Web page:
1

453.69

11.28

0.0064

BD

804.01

1

804.01

19.99

0.0009

BE

406.81

1

406.83

10.12

0.0088

CD

219.04

1

219.04

5.45

0.0396

CE

1486.49

1

1486.49

36.96

0.0001

DE

348.94

1

348.94

8.68

0.0133

5

2469.79

1

2469.79

61.41

0.0001

6

103.09

1

103.09

2.56

0.1377

7

6.45

1

6.45

0.16

0.6964

8

67.69

1

67.69

1.68

0.2211

9

1.22

1

1.22

0.030

0.8648

R2 = 0.9789.

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3.2

Effects of single parameters

Analyze of ANOVA for determining the significance of each reaction parameter is shown in Table 4. As it stands, P-value for Temperature (A), Time (B), and the ratio of Hexane-to-dry microalgae (D) is less than 0.05, while the P-value for the ratio of alcohol-to-dry microalgae (C) and Moisture content (E) is more than 0.05. These results show the significant impact of temperature, Time and the ratio of hexane-to-dry microalgae on fatty acid methyl ester production efficiency while the effects of alcohol-to-dry microalgae ratio and Moisture content are insignificant under current parameter ranges. In addition, the coefficients of quadratic model provided for the parameters of Temperature, Time and the ratio of alcohol-to-dry microalgae are positive and for Hexane-to-dry microalgae ratio and water content are negative which indicate the positive and negative impact on biodiesel production yield, respectively. Also, both the quadratic model and ANOVA analysis

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show that the greatest impact on efficiency of biodiesel production is attributed to parameters of Temperature and Time.

3.1.1. Temperature effect The temperature effect has been presented in many researches and it can be seen in Figure 1a, that increasing temperature, due to the endothermic reaction, let the reaction equilibrium to produce more biodiesel. In addition, raising the Temperature will increase the reaction rate, which consequently results in further conversion. It also helps the homogeneity of mixture of oil and alcohol[32]. However, the high temperature causes decomposition of alkyl esters. According to a previous research, alkyl ethers tend to decompose at temperatures above 3500C and the degree of decomposition increases with increasing temperature[33]. Therefore, to ensure no decomposition of products, maximum temperature was set to 3000C.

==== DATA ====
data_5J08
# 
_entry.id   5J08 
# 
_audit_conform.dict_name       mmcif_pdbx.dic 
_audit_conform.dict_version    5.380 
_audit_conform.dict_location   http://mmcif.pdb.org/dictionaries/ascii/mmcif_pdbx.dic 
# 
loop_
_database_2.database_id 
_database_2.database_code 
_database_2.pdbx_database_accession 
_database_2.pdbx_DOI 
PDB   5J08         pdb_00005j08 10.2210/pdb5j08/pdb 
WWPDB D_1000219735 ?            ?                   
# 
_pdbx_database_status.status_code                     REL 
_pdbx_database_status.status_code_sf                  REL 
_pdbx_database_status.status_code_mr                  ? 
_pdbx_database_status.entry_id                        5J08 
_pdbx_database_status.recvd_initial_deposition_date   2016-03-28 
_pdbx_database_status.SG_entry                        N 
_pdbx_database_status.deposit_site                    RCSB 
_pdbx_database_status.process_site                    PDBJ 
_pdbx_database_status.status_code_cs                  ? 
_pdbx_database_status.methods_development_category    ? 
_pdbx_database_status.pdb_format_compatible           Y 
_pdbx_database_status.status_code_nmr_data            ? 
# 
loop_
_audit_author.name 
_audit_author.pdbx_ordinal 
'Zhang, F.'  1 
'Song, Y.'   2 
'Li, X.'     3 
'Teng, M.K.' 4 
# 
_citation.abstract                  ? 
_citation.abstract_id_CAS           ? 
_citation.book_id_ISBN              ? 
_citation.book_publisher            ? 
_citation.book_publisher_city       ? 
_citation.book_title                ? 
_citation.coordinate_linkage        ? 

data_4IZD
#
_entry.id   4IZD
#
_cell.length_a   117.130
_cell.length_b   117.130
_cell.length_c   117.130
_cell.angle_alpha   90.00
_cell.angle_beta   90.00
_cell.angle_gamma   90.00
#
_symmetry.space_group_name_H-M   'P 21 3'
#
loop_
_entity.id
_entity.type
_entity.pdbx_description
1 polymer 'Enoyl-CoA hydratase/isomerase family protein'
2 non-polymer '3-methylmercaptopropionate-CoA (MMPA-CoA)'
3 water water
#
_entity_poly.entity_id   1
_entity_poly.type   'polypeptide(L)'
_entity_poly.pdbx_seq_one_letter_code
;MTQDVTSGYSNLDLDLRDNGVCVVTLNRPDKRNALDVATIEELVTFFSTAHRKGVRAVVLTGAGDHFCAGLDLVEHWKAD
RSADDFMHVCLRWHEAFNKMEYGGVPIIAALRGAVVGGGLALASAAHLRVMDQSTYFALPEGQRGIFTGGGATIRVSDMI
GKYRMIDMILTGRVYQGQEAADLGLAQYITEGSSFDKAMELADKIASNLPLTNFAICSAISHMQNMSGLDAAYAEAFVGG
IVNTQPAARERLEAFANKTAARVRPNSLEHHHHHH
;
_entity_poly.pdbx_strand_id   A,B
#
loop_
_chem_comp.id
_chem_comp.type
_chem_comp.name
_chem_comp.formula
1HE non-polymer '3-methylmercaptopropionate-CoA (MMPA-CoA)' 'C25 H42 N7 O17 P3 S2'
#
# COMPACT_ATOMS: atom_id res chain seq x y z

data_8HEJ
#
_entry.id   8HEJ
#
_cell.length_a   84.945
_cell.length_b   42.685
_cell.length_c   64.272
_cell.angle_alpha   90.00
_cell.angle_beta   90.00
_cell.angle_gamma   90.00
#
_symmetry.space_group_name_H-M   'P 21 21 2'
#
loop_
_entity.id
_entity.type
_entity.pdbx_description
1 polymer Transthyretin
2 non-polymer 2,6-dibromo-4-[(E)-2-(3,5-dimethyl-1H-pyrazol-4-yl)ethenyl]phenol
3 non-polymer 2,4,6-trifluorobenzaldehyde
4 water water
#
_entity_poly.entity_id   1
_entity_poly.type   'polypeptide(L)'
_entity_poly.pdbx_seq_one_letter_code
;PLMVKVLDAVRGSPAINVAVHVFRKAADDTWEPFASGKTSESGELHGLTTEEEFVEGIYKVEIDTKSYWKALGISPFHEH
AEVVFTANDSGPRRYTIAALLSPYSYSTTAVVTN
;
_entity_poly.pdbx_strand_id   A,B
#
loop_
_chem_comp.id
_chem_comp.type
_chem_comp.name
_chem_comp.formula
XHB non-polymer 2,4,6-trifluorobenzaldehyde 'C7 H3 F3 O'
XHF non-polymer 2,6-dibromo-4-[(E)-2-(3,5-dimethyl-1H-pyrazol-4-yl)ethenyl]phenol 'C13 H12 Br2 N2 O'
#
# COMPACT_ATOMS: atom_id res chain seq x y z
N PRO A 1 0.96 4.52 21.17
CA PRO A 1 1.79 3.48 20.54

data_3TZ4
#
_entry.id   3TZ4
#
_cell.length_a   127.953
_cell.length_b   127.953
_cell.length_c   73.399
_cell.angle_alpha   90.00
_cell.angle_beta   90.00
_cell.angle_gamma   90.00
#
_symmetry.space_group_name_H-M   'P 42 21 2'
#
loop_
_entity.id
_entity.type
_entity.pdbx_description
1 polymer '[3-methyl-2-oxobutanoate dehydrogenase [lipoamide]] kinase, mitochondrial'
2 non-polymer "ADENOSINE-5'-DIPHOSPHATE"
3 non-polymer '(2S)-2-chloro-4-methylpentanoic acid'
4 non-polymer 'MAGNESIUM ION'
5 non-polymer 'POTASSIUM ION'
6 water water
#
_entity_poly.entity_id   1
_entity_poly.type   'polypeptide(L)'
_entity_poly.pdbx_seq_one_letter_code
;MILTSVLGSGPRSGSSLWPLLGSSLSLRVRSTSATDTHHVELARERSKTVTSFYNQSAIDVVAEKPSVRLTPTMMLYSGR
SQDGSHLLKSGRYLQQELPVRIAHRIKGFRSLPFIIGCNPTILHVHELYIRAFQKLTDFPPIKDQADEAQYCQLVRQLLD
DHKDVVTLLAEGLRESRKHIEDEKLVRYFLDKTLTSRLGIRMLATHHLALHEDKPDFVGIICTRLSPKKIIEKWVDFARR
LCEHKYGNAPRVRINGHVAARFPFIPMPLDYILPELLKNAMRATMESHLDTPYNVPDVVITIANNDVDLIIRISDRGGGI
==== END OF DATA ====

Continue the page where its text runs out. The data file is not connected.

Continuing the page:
3.1.2. Reaction Time effect As can be seen in Figure 1b, alkyl ester efficiency increases with increasing reaction time because more time gives transesterification reaction the opportunity to go further toward more conversion. Hnjin et al. have done the in-situ transesterification reaction between 30 and 120 minutes with the interval of 10 minutes and observed that after 30 minutes the effect of reaction time is very significant. They also found that after 90 minutes, the reaction reaches its equilibrium value[11].

3.1.3. Methanol-to-dry microalgae ratio effect Methanol in supercritical process acts both as catalyst and solvent in addition to its reactant role in reaction medium[13]. In this study, the ratio of methanol to dry microalgae between 4: 1 and 12: 1 was used to obtain maximum production of alkyl ester. The positive impact of increasing

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methanol ratio on biodiesel yield is depicted in Figure 1c. According to the stoichiometry of transesterification reaction, three moles of alcohol and one mole of triglyceride is required in order to produce three moles of fatty acid methyl ester and one mole glycerol. Here, more methanol to immerse the microalgae and drive the reaction toward more production of biodiesel was required. So, the increase of alkyl ester efficiency may be due to increased contact between the alcohol and extracted lipid. Moreover, increasing the methanol as reactant can increase the reaction rate[17].

3.1.4. Hexane-to-dry microalgae ratio effect In this study, as it is clear from equation (3) and Figure 1d, the presence of additional n-hexane as a co-solvent had a negative impact on the efficiency of biodiesel production. This result contrasts with the results of some articles but is very interesting and meaningful[10]; it can be hypothesized that the presence of Hexane as a Co-solvent cannot be beneficial in all situations. Abedini et al. demonstrated that the use of hexane can help the production of biodiesel at supercritical condition with microalgae Chlorella as feed[16]. In addition, the noteworthy result is that in supercritical condition, methanol plays as solvent in addition to its reactant role; so in these circumstance there is no need for another solvent and the additional solvent just reduces the concentration and density of the reactants.